I read this article a few weeks ago now from the New Yorker and was both moved and impressed by it. Its content is very powerful, and if you are disturbed by stories of the dying, then I wouldn't suggest you read it, but if you do have the courage and the time (it isn't short), then I would really recommend you do.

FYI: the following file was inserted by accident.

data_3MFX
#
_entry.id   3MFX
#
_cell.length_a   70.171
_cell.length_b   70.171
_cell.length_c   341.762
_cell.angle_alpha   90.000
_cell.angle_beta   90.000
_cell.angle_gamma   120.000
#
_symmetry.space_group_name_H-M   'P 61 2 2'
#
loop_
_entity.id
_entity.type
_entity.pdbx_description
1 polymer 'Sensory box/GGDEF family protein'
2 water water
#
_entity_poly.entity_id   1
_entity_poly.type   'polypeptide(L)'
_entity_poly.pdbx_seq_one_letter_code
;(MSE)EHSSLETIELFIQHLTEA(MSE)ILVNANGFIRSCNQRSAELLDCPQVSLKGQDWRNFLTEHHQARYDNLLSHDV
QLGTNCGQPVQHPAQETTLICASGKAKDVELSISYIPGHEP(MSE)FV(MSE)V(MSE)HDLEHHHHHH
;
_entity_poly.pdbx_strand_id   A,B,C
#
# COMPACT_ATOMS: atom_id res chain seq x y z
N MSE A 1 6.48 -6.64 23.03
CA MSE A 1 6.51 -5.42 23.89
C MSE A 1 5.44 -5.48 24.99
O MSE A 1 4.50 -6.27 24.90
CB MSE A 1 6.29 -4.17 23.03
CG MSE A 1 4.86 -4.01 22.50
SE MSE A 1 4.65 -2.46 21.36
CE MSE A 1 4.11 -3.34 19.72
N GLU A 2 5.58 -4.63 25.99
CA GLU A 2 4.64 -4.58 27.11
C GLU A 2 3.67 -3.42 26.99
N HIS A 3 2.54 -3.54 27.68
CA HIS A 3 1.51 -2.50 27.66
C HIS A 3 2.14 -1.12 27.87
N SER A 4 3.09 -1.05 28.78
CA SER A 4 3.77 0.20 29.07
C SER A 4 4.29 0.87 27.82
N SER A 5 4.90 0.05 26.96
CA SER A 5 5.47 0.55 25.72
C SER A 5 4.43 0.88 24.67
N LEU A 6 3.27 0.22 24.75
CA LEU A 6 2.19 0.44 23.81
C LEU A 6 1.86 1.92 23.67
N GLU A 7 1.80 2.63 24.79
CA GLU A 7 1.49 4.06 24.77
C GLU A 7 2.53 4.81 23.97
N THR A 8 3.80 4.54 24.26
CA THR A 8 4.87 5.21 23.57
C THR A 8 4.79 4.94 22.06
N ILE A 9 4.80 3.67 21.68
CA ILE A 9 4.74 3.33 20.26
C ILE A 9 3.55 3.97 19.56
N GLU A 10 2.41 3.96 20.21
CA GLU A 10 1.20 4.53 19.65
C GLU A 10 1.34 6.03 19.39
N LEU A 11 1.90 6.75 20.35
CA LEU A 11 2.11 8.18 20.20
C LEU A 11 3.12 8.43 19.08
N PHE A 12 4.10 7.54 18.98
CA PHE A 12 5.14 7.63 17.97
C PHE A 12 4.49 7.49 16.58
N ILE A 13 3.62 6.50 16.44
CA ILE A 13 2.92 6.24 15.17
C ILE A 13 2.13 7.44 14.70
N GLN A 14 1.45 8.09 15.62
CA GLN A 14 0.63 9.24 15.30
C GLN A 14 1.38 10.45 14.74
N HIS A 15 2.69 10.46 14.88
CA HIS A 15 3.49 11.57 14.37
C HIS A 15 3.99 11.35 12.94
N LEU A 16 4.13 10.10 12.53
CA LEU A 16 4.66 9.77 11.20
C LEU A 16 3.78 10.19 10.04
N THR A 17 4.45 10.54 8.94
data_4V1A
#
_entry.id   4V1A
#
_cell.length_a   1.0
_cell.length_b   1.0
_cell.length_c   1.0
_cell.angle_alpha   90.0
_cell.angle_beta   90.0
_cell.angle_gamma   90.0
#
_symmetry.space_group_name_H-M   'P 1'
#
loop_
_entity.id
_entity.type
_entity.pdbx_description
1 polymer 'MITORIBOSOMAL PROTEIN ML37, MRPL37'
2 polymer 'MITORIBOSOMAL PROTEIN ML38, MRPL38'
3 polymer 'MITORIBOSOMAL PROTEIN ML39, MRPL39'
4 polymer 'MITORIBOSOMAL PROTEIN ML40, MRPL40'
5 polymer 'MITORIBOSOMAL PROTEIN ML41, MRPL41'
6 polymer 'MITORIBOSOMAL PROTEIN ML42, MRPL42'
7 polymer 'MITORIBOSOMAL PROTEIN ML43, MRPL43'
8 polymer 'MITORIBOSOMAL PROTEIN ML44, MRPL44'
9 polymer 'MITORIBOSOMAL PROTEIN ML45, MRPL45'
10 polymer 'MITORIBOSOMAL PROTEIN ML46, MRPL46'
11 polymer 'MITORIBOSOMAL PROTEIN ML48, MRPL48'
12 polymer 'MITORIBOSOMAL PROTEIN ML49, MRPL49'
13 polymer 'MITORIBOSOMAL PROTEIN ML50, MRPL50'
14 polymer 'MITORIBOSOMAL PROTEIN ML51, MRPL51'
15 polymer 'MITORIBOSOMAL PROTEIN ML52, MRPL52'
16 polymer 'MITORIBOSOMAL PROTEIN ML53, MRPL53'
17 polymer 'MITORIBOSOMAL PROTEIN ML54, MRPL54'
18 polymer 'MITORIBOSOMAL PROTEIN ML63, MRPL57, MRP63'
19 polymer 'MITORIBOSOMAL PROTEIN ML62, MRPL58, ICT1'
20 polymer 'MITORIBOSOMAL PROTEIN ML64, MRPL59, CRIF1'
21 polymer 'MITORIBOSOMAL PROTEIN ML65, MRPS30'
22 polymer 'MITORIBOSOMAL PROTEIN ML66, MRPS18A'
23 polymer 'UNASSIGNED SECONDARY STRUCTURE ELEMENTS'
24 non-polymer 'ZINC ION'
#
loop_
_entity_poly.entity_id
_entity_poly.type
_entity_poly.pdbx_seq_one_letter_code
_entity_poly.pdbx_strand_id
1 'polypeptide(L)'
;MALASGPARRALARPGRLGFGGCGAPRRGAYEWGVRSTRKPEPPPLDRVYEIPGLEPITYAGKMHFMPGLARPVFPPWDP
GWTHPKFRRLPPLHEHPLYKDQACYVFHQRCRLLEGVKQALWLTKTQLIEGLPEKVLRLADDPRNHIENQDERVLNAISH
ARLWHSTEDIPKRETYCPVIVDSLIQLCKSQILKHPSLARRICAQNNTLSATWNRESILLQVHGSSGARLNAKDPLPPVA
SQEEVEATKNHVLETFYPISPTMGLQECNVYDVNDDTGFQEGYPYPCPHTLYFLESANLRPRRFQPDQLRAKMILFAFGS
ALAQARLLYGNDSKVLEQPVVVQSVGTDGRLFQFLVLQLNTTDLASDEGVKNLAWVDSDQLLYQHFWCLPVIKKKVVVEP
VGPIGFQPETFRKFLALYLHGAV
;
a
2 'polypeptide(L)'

What struck me when I was reading it were two very powerful ideas. One is that all of us try and escape in our lives the inevitable fact we are going to die, and this is the one event that none of us can avoid. Yet, precisely because we run away from it, we never think about it. We have lost, as the writer of the article says, the art of dying, which is, as the classical philosophers knew, is just as important as living, and indeed might be the secret, paradoxically, of life itself. The second idea is that we spend all this money in the health service in the West to escape the inevitability of death even though we do not know how to die, whereas in the rest of the world the majority of the human race are dying of diseases that are perhaps curable. To me this is a much more serious question than philosophers normally talk about when discussing the ethics of dying. I am not really interested in the endless debates about whether euthanasia is good or a bad thing (if you were to push me in a corner, then I would probably agree with voluntary euthanasia, but I am aware of the problems with that as well), but how health care in the West eats up the resources of our planet just to keep us alive for another couple of months.